Music Editor Bethany-Jo O’Neill interviews up and coming folk star David Keenan about his latest album and upcoming tour

Music Editor for Redbrick / English Literature and Philosophy Student

Ahead of his UK tour, with a date at Birmingham’s Sunflower Lounge, I had the chance to interview rising Irish star, David Keenan. Following the rave reviews the 2020 release of his debut album, A Beginner’s Guide to Bravery, has received, I was very excited to ask him about his inspirations for the album, his experiences in music and what can be expected from a live David Keenan show.

To begin, many congratulations on your debut album! It is a great listen from start to finish and grabs the attention of any listener. What was your motivation when penning A Beginner’s Guide to Bravery?

The motivation to make a record was present in me for a number of years; it has always been there, it was never lacking. To make this record I had to reach a point where I knew that I could map the course of my life over a period of four years – a phase that saw me leave home, explore what it meant to be an individual and absorb influences that come through experience, love, loss, victories, teachings and resulting songs that I felt could tell that story. I’ve been releasing music in the form of EPs and singles consistently for the past few years. I knew last year that I had the means to make my first album, knew that I had stored up enough intent and emotional source to tap into. Also, I had a great live band around me who’d been playing these songs for a while so it was time.

I think the title of the album is really interesting, what was your thinking behind it?

The title came and just stuck. It felt like the title of the story I wanted to tell, it’s open to interpretation.

If you could pick one, which would be your favourite track from the album and why?

I don’t have a favourite song on the record, I don’t consider them in that way. I know during the recording process I had to re-enter or at least try to step into the same headspace that I was in when writing the tunes, that unearthed new meaning and understandings that I’m grateful for. There’s a real excitement in playing the songs live; where reality happens and things can be elongated. It’s a joy to play live. Some songs, like mood swings, ebb and flow. There’s excitement in the suspense.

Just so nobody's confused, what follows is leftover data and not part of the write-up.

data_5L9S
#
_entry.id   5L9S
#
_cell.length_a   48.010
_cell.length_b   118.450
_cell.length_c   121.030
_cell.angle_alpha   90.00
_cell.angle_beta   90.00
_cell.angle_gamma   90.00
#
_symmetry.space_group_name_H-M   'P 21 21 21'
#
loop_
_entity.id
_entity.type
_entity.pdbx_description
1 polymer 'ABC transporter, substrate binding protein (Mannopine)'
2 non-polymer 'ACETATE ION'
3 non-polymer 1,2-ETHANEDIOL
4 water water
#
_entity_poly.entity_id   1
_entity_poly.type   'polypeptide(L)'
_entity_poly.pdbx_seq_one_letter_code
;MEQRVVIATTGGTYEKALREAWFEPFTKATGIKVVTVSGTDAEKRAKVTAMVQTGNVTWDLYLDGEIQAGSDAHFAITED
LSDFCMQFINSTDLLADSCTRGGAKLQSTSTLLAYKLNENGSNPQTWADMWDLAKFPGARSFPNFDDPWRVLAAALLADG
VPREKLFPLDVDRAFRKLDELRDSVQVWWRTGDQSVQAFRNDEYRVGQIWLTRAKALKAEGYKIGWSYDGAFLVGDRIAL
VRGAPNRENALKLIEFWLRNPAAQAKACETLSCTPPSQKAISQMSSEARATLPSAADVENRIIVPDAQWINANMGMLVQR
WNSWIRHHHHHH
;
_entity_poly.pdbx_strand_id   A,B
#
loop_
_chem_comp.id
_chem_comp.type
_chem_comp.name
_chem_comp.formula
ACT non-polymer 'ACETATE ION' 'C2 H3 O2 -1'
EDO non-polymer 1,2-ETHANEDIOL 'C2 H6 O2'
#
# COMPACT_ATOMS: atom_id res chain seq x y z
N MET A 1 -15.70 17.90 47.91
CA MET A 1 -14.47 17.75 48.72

There was a track that caught my attention from your 2017 EP Cobwebs called ‘Field Upon Field’ which is a piece of spoken word – would you say you have a passion for poetry and does this feed into your creative process for writing a song? Which tends to come first – the music or the lyrics?

Expression is something that covers more ground for me and a feeling that I pursue. With that in mind, it allows me to vent in many forms and not feel that I have to limit myself to just playing with a guitar / piano. The vessel itself is an instrument. Language and the delivery of ideas / stream of consciousness can bring you to a flow state. The words are carriers of the idea, of the intentions of the emotions. I wanted them to be able to be read as they are alone without the music too, in the music of themselves. Poetry or prose or lyrics, they all emerge as they are and I just try to get out of the way. Spoken word or written word or singing or playing, it’s all expression to me, all connected.

You have been compared to the likes of Van Morrison and Leonard Cohen; are these people you look up to in the industry and have taken a personal influence from?

It’s a strange thing to be compared to the likes of Leonard and Van, people all want to make comparisons. I think it’s human nature to look for a reference point. You just seek out art that you can relate to and that resonates with you, teachers of the craft, then channel in your own accent and vent in your own individual way. I admire artists with bodies of work that are fearless and not seeking validation from any ‘industry’.

I don’t think any real artist creates with an audience in mind. It’s done in truth and for the self first of all – it has to be.

When did you first realise that music was what you wanted to do?

I can’t imagine life without writing or creativity – I got into it as a child, escapism.

It’s gifted me understandings and awareness and it’s medicine and joy. It’s a companion and a trusted teacher. It’s always been there, there’s a sense of purpose in it and a sense of place. It’s a beautiful thing to do.

Is there a concert you have been to that sticks in your mind as being truly inspiring?

Recent gigs that really impacted me: Nick Cave and the Bad Seeds in Dublin, Idles in Dublin. Connection at its purest with audience and artist.

You were on tour with Hozier towards the end of last year, how was that as an experience?

It was a relentless flow through the UK and Europe with a tribe of immensely decent skins. I’d never been to Scandinavia before, the vine sizes and the audiences were warm and receptive. A great experience for me on the road.

Where is your favourite place that you have performed?

The Olympia Theatre in Dublin in January was the venue for my biggest home gathering to date. Things just aligned on the night – the culmination of so much. The Bowery Electric in New York last year was wild! The Olympia in Paris and the Palladium in London were surreal gatherings. Birmingham Town Hall in 18 with The Hothouse Flowers!

I for one am very excited for your upcoming Birmingham gig, what can people heading down to the Sunflower Lounge on March 12th expect from your show?

The Sunflower has been very good to me over the past few years. Expect songs from A Beginners Guide to Bravery and new songs that are coming in the post. Alchemy & Prose.